BC Financial Services Authority (“BCFSA”) announced today that it has delivered its report, Enhancing Consumer Protection in B.C.’s Real Estate Market, to the Minister of Finance. The report contains a suite of advice on potential parameters of the Government’s proposed homebuyer protection period, commonly referred to as the cooling-off period, for residential real estate sales, as well as advice on additional consumer protection measures to consider.
On November 4, 2021, Honourable Selina Robinson, Minister of Finance, announced that the Government would implement a homebuyer protection period. Minister Robinson also tasked BCFSA to consult with key stakeholders and experts. She called for BCFSA to report back with advice on potential parameters of a homebuyer protection period as well as additional measures to strengthen protection for homebuyers. On April 25, 2022, the Government passed Bill 12, amending the Property Law Act to enable the creation of a homebuyer protection period.
BCFSA’s report was developed following an in-depth consultation process that received input from a wide range of participants. During the process, BCFSA engaged more than 140 industry experts, including key real estate industry organizations, consumer and public interest organizations, and subject matter experts.
“The advice BCFSA has put forth on the parameters of a homebuyer protection period, along with measures to enhance consumer protection, is a comprehensive response to the Minister of Finance’s request,” says Blair Morrison, BCFSA CEO and Superintendent of Real Estate. “It is important that consumers can have confidence in the real estate transaction process. BCFSA’s advice focuses on improving consumer protection at every stage of the transaction process including through enhanced disclosure and transparency.”
The report includes the following advice to Government which aims to improve protection of homebuyers across the lifecycle of the real estate transaction process:
Parameters for a Homebuyer Protection Period
- Three clear business days.
- Narrow exemptions.
- A modest termination fee to address the risk of frivolous offers.
- Consider requiring disclosure of other active offers by prospective buyers.
- Reasonable access to the property for the buyer to conduct due diligence activities such as home inspections or confirmation of financing.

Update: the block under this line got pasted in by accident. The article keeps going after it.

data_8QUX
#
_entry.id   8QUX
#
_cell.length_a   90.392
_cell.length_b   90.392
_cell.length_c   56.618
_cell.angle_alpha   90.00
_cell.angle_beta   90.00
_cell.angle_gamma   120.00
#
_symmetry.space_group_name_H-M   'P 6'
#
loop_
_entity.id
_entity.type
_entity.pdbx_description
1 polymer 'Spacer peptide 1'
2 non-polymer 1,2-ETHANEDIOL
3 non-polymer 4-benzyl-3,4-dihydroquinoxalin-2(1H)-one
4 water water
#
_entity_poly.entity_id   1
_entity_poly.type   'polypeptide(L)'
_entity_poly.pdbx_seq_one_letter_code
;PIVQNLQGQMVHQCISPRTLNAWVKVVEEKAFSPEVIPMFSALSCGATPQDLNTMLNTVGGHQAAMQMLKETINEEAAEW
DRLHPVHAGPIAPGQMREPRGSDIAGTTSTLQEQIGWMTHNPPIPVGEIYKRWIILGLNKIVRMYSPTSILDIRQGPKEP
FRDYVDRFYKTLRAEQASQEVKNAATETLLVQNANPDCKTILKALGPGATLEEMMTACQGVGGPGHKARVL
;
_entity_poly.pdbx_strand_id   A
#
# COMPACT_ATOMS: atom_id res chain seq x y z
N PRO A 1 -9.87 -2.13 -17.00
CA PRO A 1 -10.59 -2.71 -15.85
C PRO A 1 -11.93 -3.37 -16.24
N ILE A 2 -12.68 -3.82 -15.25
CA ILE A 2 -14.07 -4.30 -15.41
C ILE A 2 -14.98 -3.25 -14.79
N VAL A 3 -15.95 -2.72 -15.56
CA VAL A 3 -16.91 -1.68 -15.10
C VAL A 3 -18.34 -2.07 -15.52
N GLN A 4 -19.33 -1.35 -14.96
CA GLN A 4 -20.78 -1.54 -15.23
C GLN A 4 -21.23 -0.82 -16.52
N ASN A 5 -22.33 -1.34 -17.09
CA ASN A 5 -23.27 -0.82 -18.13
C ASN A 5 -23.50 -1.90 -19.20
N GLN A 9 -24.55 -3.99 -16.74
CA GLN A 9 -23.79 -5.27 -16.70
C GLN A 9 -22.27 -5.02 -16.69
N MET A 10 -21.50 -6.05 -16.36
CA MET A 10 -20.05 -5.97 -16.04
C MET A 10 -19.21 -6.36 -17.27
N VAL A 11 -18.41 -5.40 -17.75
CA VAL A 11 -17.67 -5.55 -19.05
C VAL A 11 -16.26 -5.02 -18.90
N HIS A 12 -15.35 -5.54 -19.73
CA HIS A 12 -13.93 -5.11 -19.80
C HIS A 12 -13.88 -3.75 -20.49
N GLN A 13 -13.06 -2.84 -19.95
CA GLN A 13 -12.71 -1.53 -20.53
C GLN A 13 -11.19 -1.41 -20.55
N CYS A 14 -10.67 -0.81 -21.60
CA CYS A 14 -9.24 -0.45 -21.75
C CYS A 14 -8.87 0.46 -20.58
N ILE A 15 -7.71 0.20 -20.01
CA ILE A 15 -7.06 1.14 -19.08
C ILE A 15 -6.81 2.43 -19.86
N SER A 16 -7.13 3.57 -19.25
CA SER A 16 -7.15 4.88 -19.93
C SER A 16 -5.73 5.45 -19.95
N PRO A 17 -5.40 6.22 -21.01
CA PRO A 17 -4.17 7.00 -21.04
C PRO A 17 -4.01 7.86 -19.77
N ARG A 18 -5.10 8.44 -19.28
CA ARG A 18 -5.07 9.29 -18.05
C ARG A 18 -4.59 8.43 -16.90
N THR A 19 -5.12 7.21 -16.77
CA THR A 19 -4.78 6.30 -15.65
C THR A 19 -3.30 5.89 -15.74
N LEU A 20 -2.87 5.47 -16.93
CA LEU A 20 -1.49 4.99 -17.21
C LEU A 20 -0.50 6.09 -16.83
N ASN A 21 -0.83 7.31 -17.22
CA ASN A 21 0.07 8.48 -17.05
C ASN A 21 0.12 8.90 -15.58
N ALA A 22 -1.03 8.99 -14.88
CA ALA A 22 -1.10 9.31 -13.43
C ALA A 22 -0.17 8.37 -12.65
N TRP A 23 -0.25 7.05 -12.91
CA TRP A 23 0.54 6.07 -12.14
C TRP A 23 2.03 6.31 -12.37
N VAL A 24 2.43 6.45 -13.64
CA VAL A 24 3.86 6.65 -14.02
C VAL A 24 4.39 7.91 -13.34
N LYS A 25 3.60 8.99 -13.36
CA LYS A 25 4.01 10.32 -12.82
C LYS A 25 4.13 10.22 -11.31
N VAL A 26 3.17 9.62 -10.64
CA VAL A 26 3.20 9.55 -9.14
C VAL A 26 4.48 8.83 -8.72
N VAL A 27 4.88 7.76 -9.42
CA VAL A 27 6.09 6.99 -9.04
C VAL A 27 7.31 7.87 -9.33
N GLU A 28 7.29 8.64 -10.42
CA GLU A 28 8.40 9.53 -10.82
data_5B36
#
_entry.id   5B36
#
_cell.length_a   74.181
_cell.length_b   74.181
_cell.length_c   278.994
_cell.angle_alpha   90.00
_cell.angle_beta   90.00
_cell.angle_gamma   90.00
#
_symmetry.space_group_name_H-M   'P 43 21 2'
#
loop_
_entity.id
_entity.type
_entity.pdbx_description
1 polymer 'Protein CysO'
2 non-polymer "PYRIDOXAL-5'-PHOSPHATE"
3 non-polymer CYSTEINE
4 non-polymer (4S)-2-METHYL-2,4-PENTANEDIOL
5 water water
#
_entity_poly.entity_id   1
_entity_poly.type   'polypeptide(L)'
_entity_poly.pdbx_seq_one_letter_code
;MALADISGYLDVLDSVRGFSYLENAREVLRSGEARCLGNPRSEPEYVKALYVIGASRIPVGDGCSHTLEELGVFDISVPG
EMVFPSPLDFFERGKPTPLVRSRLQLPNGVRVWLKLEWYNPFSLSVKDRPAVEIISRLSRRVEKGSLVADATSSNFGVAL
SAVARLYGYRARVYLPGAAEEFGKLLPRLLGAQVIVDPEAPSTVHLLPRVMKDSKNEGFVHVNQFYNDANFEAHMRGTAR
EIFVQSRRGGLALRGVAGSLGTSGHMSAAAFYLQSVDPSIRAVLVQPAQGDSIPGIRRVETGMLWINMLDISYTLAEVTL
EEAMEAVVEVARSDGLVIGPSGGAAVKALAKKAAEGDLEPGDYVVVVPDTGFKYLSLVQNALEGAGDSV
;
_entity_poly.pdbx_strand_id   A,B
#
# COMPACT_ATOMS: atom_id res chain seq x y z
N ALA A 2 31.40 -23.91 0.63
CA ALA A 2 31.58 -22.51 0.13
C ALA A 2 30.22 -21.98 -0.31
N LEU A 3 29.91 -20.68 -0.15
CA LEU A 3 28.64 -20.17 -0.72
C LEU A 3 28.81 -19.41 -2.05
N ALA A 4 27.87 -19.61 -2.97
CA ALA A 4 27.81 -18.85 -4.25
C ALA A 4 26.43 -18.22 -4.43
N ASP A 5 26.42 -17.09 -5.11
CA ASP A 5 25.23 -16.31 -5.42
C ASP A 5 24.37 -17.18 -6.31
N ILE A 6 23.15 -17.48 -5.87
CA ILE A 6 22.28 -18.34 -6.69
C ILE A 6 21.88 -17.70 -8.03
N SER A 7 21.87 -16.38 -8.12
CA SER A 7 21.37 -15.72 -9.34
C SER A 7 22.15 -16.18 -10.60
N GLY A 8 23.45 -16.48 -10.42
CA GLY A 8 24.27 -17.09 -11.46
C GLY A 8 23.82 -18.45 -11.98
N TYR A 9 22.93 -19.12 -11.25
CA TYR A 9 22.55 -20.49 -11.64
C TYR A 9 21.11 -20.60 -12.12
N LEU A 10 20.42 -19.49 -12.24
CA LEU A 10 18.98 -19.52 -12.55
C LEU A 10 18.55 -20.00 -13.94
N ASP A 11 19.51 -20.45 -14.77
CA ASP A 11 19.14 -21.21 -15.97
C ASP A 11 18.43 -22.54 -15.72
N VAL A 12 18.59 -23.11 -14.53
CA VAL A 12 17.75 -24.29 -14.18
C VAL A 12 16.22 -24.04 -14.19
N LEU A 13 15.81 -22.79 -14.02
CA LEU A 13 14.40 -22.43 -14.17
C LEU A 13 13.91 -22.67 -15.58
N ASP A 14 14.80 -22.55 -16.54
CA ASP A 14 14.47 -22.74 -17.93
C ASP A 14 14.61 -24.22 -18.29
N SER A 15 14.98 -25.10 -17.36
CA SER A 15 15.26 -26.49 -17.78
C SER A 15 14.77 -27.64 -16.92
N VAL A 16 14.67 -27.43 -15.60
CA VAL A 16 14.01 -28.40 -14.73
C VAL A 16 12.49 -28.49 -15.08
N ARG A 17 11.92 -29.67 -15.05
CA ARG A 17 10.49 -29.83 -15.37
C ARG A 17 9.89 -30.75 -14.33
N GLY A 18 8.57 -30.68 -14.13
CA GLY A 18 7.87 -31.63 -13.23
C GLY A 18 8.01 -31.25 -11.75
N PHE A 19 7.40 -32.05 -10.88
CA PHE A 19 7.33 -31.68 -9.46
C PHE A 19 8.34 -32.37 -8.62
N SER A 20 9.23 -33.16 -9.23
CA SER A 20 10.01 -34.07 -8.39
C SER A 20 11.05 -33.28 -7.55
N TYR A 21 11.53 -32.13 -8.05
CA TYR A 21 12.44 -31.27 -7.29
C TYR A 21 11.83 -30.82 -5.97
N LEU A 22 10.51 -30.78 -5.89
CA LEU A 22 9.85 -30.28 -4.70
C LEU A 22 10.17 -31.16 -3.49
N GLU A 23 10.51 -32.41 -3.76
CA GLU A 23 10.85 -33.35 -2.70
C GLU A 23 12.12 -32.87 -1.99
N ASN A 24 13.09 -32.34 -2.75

Additional Pre-Offer Period
- In addition to a homebuyer protection period, establish a five-business-day pre-offer period— the minimum time a property can spend on the market before any offer can be accepted.
- To further enhance transparency, require property disclosure forms, including key strata documents, be made available to prospective buyers at the time of listing or offer for sale.
Transparent Bidding Process
- Further explore open-bid, open-end auctions, including identification of the implications of open-bidding in B.C.’s real estate market.
- Consider implementing a disclosure of the number and price of offers where a buyer is asked to revise their offer in a multiple bid situation.
- Require the inclusion of standard optional clauses related to financing, home inspection, insurance, and legal advice in the contract of purchase and sale.
Enhanced Disclosure Post-Sale
- Require that sellers make an anonymized disclosure of offers to all prospective buyers who submitted an offer.
“People looking for a home need to be protected as they make one of the biggest financial decisions of their lives,” said Selina Robinson, Minister of Finance. “I want to thank the B.C. Financial Services Authority for their extensive industry consultations, which will help ensure that the new Homebuyer Protection Period is implemented in a way that will improve consumer protection. We will now review their advice, and I look forward to sharing details on our next steps as we move forward.”
Following extensive consultations, BCFSA advises the Minister that a three-day homebuyer protection period will enhance the buyer’s opportunity to conduct due diligence, while minimizing delays for sellers. As the Government considers implementation, further engagement with industry and adequate lead time will be critical to ensuring industry and consumers understand and are prepared for any changes. BCFSA looks forward to discussing its advice with the Government as it works to enhance consumer protection in B.C.’s real estate market.
“As the integrated regulator for B.C.’s financial services sector, including real estate, an important part of BCFSA’s mandate is consumer protection—supporting British Columbians to make informed choices rooted in fairness and transparency,” says Morrison. “During the consultation period, BCFSA received valuable feedback from participants, and we thank them for taking the time to provide input to inform BCFSA’s report.”
The advice provided to the Government aligns with BCFSA’s continuing commitment to promoting public confidence in B.C.’s financial services sector.
BC Financial Services Authority is a Crown regulatory agency of the Government of British Columbia. BCFSA oversees the financial services sector which includes pension plans, mortgage brokers, real estate services, real estate development marketing, and financial institutions (credit unions and insurance and trust companies). BCFSA also administers the Credit Union Deposit Insurance Corporation of British Columbia.
Sarah Lusk, BCFSA Director of Communications